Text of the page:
That's it so far, but there will be more to sow in the coming weeks. I need to clear out some space to sow carrots and I'm trying to be better this year about succession sowing for salad veggies. The butter head lettuces are all ready to harvest now so I need to start more of those. The romaine lettuce will be coming in hard on the heels of the butterhead so more of those will need to be sown soon as well. Then I'll get a bit of a breather until the favas and alliums are finished in late spring and early summer at which time I'll have to transition those spaces to pole beans, cucumbers, corn, and brassicas for fall harvests. Ah, but I'll worry about that then.

If you want to know where I got the seeds for most of the veggies mentioned above I've got them listed on my 2014 Planned Veggies page where you can find links to the sources.

Monday, April 7, 2014

Harvest Monday - April 7, 2014

The garden is in full spring mode right now. I've continued to thin out the fennel patch. Most of the fronds from this harvest went into salads and the baby bulbs were braised with a couple of local grown artichokes.

More color for my green salads.

The rest of the Early Rapini had to be harvested before it got to be too big.

Another big basketful of spinach.

I cut the pea shoot vines down to a few inches tall.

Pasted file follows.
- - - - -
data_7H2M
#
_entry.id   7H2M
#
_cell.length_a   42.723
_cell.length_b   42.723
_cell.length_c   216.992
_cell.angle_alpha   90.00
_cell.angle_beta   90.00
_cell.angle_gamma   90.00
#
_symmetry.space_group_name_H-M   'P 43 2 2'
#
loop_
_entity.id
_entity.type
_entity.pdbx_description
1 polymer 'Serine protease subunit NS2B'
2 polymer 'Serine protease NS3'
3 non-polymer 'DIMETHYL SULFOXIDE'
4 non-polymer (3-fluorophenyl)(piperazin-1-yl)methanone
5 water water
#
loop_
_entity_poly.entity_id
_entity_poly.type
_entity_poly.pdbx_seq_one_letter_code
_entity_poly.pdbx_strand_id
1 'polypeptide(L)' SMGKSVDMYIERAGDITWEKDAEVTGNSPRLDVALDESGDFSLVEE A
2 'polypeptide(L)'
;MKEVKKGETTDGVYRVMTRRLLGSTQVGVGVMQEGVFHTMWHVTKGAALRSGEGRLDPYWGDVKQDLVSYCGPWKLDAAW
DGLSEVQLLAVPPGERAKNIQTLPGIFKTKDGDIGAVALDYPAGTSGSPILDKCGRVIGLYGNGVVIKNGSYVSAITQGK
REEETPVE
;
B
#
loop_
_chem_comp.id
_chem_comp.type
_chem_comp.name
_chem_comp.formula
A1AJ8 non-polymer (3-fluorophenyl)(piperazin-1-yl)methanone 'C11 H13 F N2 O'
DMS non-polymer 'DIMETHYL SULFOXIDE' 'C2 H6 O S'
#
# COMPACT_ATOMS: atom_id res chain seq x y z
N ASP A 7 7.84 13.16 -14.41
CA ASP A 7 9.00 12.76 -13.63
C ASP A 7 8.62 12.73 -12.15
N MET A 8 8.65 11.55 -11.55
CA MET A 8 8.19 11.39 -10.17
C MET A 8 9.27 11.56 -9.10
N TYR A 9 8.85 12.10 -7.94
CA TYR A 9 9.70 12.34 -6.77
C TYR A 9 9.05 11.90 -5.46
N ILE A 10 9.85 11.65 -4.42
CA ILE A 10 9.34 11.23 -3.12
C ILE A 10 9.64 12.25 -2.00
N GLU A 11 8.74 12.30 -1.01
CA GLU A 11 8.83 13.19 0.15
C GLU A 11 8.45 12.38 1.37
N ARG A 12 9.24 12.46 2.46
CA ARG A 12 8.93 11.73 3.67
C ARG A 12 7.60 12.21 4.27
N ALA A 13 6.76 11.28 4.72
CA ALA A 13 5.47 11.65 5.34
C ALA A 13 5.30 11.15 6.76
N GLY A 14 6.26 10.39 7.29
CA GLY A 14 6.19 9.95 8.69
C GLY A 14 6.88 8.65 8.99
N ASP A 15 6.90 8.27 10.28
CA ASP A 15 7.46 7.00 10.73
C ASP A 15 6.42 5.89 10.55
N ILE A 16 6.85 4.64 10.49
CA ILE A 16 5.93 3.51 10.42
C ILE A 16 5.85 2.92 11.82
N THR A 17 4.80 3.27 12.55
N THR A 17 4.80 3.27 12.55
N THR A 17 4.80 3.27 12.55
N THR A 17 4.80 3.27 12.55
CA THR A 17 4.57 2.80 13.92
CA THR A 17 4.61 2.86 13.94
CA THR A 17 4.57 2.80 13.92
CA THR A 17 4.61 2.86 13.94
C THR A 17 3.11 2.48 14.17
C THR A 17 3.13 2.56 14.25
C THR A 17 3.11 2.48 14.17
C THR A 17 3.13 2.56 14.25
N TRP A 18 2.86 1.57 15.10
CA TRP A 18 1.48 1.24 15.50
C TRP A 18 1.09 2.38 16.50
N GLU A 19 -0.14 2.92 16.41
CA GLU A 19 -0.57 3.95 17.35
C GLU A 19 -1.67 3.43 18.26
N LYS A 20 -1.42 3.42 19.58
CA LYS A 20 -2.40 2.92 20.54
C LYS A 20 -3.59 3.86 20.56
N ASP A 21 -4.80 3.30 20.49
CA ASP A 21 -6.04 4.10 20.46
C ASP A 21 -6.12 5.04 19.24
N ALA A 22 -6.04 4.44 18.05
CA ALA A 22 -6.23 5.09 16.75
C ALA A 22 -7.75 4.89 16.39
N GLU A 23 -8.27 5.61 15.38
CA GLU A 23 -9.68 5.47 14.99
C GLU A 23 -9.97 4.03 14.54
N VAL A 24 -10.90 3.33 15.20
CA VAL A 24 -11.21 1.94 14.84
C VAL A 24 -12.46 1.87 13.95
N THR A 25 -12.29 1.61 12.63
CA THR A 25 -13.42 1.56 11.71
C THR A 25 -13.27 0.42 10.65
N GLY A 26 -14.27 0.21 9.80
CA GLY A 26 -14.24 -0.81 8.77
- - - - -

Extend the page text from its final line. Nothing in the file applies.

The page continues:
These are the tender tops, the rest of the vines went into the compost. These were sauteed with some mixed mushrooms and a dash of fish sauce, simple and delicious.

Another head of butterhead lettuce.

Yet more color for the salad bowl.

The chard was elbowing out the neighboring vegetables so I harvested the largest leaves. I used leaves from the Flamingo chard to enclose a filling of spinach, ricotta, parmigiano, and sage leaves fried in butter, then I baked the rolls in the browned butter with some more parmigiano scattered on top. My husband declared it a successful culinary experiment.

The fava harvest continues.

This is yet one more head of butterhead lettuce. We've been eating a lot of salad lately.

A basketful of baby Tuscan arugula.

Here's the harvests for the past week:

Tuscan arugula - 7.5 oz.
Capers - 3 oz.
Extra Precoce Violetto fava beans - 2 lb., 8.7 oz.
Flamingo chard - 1 lb., 3.1 oz.
Golden chard - 1 b., 11.8 oz.
Romanesco fennel - 7.8 oz.
Kagraner Sommer butterhead lettuce - 1 lb., 15.7 oz.
Purple mizuna - 8.3 oz.
Spring onions - 1.9 oz.
Purple pac choi - 3.8 oz.
Pea shoots - 8.1 oz.
Early rapini - 2 lb., 12 oz.
Monstreux d'Viroflay spinach - 2 lb., 9.2 oz.

The harvests for the past week were - 15 lb., 4.9 oz.
And the total harvests for 2014 are now - 57 lb., 3.7 oz.

Harvest Monday is hosted by Daphne on her blog Daphne's Dandelions, head on over there to see what other garden bloggers have been harvesting lately.